5. The group agreed that it was important for the Association to publicly identify itself as being inspired by or built upon the values of El Sistema (Rating of 2.08).

(Note:  respondents were asked to rate 1-5 their strength of agreement with the above statements; 1= strongly agreed and 5=strongly disagreed; therefore, the lower the rating number, the stronger the agreement.)

Respondents were then asked to list their preferred names for the new association.  19 respondents offered their suggested names and what emerged once again reinforced prior findings:

  1. Over two-thirds (13/19) stated that the name of the new Association should be El Sistema USA (11) or should use El Sistema as part of the Association name (“Sistema USA”, “US El Sistema Network”);
  2. Preference was also given to names expressing the themes of music and social change (2) (examples-“National Association of Programs Promoting Social Change through Music”; “The Association of Music Programs for Thriving Societies”);
  3. Other respondents listed more general names (3):  “Music System of America”;  “POP USA-Public Orchestra Programs USA”; “Music in Motion”;
  4. One respondent chose not to list names per se, but listed concepts of life skills as more important to include in the name than music.

Such responses as those above appear to affirm the prior agreements of the working group that core members and the association should be inspired by or built upon the values of El Sistema, social change through music, and the importance of ensemble performance.

The final question asked respondents to craft a one-sentence mission statement or descriptive phrases to be included in such a statement for the Association.  23 respondents offered their suggestions and the prominent themes and common language that emerged were:

  1. 15 respondents included wording descriptive of social change as a primary purpose of the Association and/or its core members;
  2. 8 respondents specifically used the name El Sistema in the mission statement and alluded to El Sistema inspiration or values;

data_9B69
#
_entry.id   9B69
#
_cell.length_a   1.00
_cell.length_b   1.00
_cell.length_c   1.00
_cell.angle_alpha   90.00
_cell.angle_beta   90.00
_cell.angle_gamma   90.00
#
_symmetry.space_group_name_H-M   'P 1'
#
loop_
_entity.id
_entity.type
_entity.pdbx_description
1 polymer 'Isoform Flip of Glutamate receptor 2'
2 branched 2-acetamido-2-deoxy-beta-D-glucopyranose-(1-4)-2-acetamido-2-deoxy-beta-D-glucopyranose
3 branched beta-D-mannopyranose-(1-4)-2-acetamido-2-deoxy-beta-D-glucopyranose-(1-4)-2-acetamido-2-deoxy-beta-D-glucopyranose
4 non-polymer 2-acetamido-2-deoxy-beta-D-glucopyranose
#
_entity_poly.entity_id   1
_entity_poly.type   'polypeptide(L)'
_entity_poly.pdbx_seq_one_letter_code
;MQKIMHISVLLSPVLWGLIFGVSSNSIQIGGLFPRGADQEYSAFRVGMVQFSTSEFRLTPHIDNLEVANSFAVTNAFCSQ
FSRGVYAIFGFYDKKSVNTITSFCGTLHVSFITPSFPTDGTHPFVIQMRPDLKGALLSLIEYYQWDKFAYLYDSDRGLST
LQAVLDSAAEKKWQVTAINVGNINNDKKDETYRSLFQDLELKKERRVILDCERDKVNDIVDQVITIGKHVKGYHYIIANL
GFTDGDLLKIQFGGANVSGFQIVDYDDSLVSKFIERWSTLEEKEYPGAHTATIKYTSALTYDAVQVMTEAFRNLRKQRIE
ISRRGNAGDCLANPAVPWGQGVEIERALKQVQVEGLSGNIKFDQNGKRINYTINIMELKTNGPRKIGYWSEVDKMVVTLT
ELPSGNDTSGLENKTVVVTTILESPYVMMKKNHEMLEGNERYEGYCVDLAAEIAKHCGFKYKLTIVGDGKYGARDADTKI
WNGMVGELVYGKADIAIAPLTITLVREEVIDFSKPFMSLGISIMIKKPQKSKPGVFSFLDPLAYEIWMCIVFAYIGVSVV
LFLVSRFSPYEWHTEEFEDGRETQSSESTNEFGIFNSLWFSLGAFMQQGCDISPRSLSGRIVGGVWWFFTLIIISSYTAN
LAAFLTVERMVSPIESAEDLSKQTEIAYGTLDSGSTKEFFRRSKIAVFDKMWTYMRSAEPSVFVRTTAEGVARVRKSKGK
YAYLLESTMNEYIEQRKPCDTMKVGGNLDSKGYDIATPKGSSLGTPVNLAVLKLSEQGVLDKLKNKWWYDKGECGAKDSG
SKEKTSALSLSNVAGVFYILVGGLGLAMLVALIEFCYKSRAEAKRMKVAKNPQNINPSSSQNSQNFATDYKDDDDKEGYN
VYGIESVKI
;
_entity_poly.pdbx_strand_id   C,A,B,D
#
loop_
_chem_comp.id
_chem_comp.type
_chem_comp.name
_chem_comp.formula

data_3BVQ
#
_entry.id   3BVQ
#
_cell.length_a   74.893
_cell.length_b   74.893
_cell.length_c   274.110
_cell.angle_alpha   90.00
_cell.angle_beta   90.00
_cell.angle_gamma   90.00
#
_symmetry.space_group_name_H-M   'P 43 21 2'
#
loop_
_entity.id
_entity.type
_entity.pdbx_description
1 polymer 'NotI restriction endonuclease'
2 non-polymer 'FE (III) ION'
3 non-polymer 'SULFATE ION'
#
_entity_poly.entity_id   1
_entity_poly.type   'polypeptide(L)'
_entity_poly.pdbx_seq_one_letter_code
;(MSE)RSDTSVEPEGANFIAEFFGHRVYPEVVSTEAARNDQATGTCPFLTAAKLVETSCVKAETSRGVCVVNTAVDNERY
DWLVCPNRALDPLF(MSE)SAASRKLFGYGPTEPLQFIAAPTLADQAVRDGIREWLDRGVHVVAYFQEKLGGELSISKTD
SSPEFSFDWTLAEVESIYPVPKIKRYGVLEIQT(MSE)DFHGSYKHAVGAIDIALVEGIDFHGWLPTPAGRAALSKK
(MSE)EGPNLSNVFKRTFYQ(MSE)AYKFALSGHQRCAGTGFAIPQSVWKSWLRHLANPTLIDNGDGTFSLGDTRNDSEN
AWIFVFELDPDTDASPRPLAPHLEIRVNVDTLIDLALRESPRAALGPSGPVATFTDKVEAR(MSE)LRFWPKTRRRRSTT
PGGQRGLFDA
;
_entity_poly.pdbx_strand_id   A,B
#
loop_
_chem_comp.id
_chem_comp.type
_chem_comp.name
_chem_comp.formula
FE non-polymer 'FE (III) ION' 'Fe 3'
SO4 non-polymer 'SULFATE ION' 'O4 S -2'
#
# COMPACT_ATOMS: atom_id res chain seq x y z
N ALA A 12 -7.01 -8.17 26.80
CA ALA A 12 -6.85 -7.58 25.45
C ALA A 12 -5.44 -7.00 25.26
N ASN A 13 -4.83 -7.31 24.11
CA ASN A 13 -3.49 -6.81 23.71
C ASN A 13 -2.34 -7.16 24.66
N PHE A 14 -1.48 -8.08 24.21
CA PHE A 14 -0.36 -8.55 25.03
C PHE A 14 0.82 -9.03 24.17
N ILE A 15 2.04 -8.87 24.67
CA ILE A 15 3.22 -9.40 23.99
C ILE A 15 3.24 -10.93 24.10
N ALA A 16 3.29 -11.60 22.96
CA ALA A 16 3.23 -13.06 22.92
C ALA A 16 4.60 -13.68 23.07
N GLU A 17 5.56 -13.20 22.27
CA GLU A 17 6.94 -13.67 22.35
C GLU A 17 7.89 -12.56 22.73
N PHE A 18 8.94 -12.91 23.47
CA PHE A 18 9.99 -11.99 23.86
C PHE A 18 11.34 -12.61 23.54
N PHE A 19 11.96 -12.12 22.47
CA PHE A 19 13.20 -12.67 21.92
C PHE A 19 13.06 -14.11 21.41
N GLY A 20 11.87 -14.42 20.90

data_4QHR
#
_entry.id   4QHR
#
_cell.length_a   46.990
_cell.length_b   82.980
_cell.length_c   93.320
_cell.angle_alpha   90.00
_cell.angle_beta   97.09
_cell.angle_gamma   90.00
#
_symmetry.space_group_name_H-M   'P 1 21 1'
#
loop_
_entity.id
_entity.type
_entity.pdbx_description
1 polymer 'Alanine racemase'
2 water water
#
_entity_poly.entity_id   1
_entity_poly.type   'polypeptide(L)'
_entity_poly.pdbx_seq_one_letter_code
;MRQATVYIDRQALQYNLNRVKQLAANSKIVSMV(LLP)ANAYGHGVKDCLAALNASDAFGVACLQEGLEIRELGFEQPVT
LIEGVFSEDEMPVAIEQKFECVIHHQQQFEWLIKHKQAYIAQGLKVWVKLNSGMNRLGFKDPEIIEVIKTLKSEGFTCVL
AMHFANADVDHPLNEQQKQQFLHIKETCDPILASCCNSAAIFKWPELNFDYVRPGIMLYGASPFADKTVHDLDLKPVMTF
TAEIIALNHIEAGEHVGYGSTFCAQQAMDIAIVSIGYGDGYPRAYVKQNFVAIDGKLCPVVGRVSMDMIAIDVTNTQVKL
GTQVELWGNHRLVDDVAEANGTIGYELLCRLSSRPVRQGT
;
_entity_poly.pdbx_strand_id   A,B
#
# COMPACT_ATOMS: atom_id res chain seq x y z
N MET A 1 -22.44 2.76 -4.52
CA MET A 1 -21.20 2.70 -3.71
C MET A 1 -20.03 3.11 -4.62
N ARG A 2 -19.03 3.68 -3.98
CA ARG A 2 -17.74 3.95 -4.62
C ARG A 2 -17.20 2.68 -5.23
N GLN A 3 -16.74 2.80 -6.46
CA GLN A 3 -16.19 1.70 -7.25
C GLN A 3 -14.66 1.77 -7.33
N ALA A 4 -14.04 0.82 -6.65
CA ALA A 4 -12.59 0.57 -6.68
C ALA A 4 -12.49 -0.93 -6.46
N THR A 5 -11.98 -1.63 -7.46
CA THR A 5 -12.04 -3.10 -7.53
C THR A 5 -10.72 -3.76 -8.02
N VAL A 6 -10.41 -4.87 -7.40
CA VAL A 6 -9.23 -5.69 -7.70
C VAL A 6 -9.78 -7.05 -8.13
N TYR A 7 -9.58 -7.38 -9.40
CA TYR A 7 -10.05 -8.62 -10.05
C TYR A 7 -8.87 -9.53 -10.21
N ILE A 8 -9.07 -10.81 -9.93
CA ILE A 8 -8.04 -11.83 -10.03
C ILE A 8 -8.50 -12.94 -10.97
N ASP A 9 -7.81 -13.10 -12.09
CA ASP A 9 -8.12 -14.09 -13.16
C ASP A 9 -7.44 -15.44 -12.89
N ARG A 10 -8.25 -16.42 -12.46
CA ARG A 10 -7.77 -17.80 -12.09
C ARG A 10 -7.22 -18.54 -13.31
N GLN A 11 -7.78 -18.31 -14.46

3. 7 respondents specifically included language describing the Association and members’ goal of  universal program access including serving “underserved”, “ALL” (sic.), and “Every child”;
  4. 5 respondents included statements regarding program quality;
  5. 5 respondents included references to ensemble-based programs.

Such responses are also consistent with the priorities reiterated above and in previous conversations with working group members.

Submitted by Beth Babcock 1/29/12


About Stanford Thompson

Stanford Thompson is a musician and educator who is passionate about using music for social action and serves as the Founder and Executive Director for the El Sistema-inspired program, Play On, Philly! and the Chairman of El Sistema USA. He also serves on the boards of the Interlochen Center for the Arts, the Philadelphia Chapter of the American Composers Forum, and as Chairman of The Curtis Institute of Music Alumni Network. He regularly contributes to the communities of TED, League of American Orchestras, and El Sistema-inspired initiatives around the world. For El Sistema inspired programs he has implemented, Stanford has secured over $8.5 million in funding which has impacted the lives of hundreds of children in Philadelphia. Trained as a professional trumpeter, Mr. Thompson has performed with the Seoul Philharmonic Orchestra, Curtis Symphony Orchestra, Lancaster Symphony Orchestra, Symphony in C and recorded on the Ondine label with Christoph Eschenbach. Stanford also appeared as soloist with the Atlanta Symphony Orchestra, Ocean City Pops Orchestra and the North Springs Philharmonic. He has lead residencies with Philos Brass in Milford, Pennsylvania and Atlanta, Georgia where they performed recitals and outreach presentations, presented master classes, and conducted clinics. In the jazz idiom, Stan has performed for the Berks Jazz Festival, performed on the Washington College Concert Series and presented for the opening gala of the Philadelphia Orchestra with the Rittenhouse Jazz Quintet. Stanford is a native of Atlanta, GA and holds degrees from The Curtis Institute of Music and the New England Conservatory’s Abreu Fellows Program.